cameras I use: Nikon D100, Canon EOS 1N

EXPERT TIPS Film users 01: Your shooting routine should be working from left to right pockets when using film. Left pockets have the unexposed film in them; right pockets hold your exposed film. 02: It’s official -X-Ray machines DO damage ALL films so take care when travelling. 03: Leave the tip or tongue of the film out when you have finished if you are self processing as this makes it easier to load in the dark. Some pro level cameras allow you to do this as a custom function. 04: Store film in a fridge until the day of the shoot and then allow to it come up to room temperature before you load it into the camera. 05: Invest in good quality filters to help you produce different shots such as graduated skies, neutral density filters to allow for long exposures in the daylight and polarising to punch up the skies and colours.

Photo credit: Nguyen Huyen Vu Winner of december 2004 Theme: Curves and Lines

Digital Darkroom

Words and photos by John Cosgrove

Burning and dodging the right way Keeping the viewer inside your picture

Burning and dodging has always been an integral part of any post-production work on our images. Who can forget the fun we had creating odd shapes with our hands under the enlarger lamp to lighten or darken selected areas of our picture. A subtle edge burn to keep viewers inside the frame or a lightening of the faces to add impact will always lift your pictures WOW factor immensely. The trick is NOT to use the PHOTOSHOP or ELEMENTS burn and dodge tools as they destroy pixels from your images, making it very hard to correct your mistakes – we need to learn a more controllable way which preserves the high quality of our digital images.

Switching off and on the eye icon next

07 to the gray layer in the layers palette

helps you to check your progress as you work your way around the photo.

Pro tip: Always start by making a copy of your working layer to preserve the quality of your digital image and act as a reference point to gauge the effect from. Ctrl/Cmd+J

Go to the layers palette and select new

01 layer.

This creates a new transparent layer

03 filled with 50% gray, which we will now use as the burn and dodge layer thus preserving our original content.

Option click on the create new layer icon

Hit the “D” key to return the foreground

05 selection to Black and start painting in

the shadow areas you want to increase. Look first at removing colour escape routes or toning down of bright distracting colours.

Remember to flatten your working layers

08 (the copy and the gray layer) once you

are happy with the results. Now you are ready for the next stage of the digital workflow – output.


Change the mode selection from normal to overlay, and then just below it check the Fill with overlay-neutral colour 50% gray box.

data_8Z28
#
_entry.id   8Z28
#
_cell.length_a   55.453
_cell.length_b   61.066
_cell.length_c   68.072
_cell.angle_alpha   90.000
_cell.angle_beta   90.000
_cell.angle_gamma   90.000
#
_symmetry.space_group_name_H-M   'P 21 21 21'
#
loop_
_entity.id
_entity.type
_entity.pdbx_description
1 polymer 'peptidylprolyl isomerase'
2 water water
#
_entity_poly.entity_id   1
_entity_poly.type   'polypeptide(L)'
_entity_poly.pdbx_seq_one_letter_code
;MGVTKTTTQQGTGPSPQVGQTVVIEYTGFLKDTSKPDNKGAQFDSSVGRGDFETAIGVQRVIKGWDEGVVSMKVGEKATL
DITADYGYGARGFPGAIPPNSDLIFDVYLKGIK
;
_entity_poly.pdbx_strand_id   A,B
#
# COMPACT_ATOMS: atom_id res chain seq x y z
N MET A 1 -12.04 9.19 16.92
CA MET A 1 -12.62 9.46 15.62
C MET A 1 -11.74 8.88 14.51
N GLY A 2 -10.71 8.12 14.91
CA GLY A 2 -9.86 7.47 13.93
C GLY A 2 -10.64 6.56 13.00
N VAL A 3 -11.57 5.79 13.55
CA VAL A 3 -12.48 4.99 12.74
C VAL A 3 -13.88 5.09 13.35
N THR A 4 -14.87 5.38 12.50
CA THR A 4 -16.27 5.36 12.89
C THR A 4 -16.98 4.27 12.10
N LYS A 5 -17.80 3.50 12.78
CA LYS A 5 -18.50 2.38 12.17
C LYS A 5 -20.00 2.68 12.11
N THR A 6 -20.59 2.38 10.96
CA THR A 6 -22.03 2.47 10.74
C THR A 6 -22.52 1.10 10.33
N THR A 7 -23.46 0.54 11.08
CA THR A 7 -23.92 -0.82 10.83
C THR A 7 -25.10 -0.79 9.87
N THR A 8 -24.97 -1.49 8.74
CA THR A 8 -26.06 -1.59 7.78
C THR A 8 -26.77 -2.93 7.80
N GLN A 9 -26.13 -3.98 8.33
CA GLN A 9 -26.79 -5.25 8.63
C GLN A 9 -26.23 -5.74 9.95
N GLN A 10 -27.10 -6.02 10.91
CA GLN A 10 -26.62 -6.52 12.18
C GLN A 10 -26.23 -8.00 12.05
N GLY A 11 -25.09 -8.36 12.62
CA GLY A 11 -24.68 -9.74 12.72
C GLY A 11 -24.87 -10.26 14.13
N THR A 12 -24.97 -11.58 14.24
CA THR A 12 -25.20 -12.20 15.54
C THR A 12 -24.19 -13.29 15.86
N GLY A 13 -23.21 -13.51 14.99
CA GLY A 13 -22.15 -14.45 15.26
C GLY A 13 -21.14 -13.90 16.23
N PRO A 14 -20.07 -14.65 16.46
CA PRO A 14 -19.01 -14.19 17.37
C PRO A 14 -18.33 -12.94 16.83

To lighten hit the “X” key to change to

Link them together and then go Ctrl/Cmd+E to merge only the linked layers

06 white and making sure the brush opacity 04

Switch to the brush tool, choose a large soft edged brush and then look up at the options bar and lower the brush opacity to between 20 or 30%.

is around 20% start working on the faces or eyes to lift the picture.

Use the brackets keys for an effective simple way to increase or decrease the size of your brush.

Next month we look at an easy but very effective way to colour correct to white your digital images.

22 · PHOTOi | JAN 2005

Happenings Featuring: The largest photographic exhibition dedicated to a Singapore photographer. Striking and exceptional portraits of personalities and movie stars and a rare look at some of Wong's own personal works.


Entry Forms and Rules:

Admission: $3 Adult, $1.50 Student or Senior Citizen. Free for extended hours on Fridays.

Featuring: Mr Yip Hoi Kee. The fifth in a series of talks by Hasselblad Professionals organised by Shriro Singapore.

Subject: A series of monthly themes where prizes and points are awarded each month.

Enquiries: Tel 6332 3222

Admission: Free

The photographer with the most points at the end of the competition wins the title of Digital Photographer of the year 2005.



DIGITAL PHOTOGRAPHER OF THE YEAR 2005 Closing Date: 30th of each month. Organised By: PHOTOi and NIKON

Open to: All except those working or residing in Europe, North and South America. Prizes: Grand Prizes: 1st prize- latest top of the line Nikon Professional DSLR with AFS18-70mm lens. 2nd prize – D2H DSLR the AFS 18-70mm lens. 3rd prize – D70 DSLR with AFS18-70mm lens. Plus monthly prizes of Nikon Coolpix cameras.


When: 8 January – 29 January 2005 Hours: 10am - 6 pm Tuesday to Friday. 10am – 8pm Saturdays. Where: Singapore Tyler Print Institute, 41 Robertson Quay. Featuring: Photography to fine art prints by leading celebrity photographer Russel Wong. Admission: Free Enquiries: Tel 6336 3663 ext 111 / 112 or Web: